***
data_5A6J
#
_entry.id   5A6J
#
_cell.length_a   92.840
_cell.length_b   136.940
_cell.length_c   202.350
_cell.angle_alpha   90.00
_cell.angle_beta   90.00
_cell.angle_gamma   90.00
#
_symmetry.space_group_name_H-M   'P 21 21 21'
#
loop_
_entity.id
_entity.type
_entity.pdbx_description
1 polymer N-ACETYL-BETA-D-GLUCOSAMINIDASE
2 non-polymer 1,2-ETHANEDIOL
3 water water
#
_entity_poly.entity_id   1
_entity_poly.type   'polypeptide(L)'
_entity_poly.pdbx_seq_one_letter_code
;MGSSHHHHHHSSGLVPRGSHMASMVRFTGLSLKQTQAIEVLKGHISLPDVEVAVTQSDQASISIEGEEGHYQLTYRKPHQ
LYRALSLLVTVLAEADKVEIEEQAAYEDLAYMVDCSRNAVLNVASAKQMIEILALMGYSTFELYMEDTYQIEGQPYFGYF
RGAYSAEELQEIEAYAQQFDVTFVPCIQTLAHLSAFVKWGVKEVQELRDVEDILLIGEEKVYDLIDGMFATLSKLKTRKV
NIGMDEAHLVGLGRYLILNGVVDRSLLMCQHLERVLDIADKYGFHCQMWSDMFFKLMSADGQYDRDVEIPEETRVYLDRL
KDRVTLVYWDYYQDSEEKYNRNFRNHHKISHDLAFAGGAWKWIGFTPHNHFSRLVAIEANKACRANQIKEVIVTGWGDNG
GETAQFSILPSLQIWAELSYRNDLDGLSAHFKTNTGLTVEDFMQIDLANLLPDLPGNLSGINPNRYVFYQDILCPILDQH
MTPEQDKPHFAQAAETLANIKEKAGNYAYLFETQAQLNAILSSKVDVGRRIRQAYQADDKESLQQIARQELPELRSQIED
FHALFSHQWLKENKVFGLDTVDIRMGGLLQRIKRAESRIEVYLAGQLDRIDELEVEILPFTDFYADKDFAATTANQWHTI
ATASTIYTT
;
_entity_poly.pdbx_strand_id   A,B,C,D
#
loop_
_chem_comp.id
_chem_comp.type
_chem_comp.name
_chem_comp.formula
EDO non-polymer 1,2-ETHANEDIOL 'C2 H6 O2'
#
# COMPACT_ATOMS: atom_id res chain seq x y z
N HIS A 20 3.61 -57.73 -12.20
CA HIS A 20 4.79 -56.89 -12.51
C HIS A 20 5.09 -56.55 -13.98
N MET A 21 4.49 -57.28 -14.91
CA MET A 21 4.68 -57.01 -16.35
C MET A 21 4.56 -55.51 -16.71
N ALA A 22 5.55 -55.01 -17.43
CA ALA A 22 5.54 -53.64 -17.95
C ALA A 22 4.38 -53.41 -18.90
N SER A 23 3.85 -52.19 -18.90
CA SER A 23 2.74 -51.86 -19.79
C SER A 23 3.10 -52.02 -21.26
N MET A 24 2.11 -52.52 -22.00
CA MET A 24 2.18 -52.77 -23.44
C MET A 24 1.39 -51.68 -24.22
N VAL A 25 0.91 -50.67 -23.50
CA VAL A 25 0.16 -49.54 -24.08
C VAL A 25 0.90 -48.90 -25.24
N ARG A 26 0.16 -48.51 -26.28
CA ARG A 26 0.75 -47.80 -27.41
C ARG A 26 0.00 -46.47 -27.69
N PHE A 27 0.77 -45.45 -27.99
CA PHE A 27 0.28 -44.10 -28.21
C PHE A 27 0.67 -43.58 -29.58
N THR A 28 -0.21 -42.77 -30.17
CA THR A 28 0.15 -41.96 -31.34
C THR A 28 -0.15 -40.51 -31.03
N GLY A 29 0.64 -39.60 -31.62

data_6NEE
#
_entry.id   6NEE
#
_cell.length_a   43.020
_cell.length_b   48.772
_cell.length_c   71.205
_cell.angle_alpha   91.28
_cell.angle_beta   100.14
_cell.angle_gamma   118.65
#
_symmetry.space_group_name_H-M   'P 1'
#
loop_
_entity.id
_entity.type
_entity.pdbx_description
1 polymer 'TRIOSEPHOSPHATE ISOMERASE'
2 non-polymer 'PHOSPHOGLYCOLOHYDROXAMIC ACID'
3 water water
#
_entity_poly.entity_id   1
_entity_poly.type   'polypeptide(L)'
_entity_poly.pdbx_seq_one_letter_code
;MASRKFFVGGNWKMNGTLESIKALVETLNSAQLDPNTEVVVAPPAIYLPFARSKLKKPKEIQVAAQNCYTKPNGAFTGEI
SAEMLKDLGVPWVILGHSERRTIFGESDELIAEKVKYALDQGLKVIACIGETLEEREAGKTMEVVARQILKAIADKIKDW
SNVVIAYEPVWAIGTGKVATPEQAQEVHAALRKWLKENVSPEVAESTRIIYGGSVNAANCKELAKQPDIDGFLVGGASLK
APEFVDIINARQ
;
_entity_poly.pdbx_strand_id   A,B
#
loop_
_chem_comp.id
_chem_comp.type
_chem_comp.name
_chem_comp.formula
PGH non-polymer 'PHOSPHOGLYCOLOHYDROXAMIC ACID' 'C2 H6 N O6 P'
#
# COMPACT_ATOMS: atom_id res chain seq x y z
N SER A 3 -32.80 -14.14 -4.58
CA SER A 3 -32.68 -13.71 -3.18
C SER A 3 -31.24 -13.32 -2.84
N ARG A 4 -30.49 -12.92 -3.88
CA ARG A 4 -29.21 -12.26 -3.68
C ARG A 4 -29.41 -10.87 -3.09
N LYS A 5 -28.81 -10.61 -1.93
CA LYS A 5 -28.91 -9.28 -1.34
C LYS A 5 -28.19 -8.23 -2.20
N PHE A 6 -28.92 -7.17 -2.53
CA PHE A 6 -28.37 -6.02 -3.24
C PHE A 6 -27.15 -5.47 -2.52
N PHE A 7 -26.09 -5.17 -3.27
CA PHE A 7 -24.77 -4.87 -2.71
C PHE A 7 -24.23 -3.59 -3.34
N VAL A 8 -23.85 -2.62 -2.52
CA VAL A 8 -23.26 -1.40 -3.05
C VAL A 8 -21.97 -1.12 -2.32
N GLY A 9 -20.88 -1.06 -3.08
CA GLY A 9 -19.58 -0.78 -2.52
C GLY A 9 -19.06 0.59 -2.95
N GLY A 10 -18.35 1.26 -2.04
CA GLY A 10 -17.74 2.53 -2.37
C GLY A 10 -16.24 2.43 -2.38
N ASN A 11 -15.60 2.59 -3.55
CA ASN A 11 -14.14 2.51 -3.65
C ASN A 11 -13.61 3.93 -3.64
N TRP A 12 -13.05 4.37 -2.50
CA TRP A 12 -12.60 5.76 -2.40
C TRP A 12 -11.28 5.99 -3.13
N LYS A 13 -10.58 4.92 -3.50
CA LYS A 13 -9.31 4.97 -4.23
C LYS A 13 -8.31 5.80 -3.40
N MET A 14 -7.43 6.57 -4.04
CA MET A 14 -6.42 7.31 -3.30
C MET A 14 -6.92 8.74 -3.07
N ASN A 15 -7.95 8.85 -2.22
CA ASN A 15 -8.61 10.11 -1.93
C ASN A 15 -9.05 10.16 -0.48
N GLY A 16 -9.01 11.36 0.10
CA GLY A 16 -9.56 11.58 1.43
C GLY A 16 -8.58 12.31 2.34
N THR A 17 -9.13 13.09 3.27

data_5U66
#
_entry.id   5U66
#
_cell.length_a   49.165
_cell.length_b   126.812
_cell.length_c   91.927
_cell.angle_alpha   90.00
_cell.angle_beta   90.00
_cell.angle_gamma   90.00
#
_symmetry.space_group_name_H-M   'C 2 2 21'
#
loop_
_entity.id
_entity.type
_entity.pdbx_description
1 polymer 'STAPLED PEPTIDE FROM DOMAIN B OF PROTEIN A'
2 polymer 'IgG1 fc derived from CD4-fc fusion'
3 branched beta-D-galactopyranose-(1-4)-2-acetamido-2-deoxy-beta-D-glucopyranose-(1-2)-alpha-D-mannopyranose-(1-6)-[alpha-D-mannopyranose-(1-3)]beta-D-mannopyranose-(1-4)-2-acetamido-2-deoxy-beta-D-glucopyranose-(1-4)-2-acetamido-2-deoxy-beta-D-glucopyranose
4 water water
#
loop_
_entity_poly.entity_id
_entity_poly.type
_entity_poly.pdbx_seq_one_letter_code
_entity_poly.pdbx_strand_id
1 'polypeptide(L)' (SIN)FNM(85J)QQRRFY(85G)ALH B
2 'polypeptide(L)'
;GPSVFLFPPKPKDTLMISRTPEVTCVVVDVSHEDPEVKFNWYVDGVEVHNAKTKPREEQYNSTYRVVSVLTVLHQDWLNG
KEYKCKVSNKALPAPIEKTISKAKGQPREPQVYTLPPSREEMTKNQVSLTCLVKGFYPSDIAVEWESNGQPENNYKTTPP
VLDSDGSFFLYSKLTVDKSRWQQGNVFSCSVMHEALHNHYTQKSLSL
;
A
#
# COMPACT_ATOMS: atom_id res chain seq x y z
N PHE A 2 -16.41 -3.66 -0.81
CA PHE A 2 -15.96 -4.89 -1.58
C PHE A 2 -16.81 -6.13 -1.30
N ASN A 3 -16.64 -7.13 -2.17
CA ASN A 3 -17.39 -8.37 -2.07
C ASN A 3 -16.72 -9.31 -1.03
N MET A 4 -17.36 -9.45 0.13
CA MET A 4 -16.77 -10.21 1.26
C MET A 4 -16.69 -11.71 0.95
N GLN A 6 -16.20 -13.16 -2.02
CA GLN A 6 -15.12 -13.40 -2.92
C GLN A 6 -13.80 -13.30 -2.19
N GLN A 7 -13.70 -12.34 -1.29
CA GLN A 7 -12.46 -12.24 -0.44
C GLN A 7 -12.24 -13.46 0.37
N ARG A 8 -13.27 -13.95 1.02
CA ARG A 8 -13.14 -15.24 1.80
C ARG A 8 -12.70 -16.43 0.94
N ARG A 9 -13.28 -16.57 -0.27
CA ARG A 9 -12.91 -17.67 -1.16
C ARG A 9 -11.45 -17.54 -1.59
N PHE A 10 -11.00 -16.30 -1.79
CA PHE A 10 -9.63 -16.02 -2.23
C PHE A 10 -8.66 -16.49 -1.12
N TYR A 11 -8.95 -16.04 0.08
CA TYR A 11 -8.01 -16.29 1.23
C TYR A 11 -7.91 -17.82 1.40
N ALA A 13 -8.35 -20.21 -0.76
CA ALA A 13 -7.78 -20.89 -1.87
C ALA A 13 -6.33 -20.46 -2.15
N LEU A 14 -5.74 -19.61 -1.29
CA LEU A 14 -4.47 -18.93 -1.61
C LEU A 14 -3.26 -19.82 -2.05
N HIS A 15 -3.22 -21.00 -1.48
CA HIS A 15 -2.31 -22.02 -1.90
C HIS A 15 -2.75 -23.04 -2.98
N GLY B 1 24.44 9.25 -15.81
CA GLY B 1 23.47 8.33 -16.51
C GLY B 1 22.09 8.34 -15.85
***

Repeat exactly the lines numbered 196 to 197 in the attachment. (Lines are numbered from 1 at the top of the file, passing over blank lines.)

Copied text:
C ASN A 3 -16.72 -9.31 -1.03
N MET A 4 -17.36 -9.45 0.13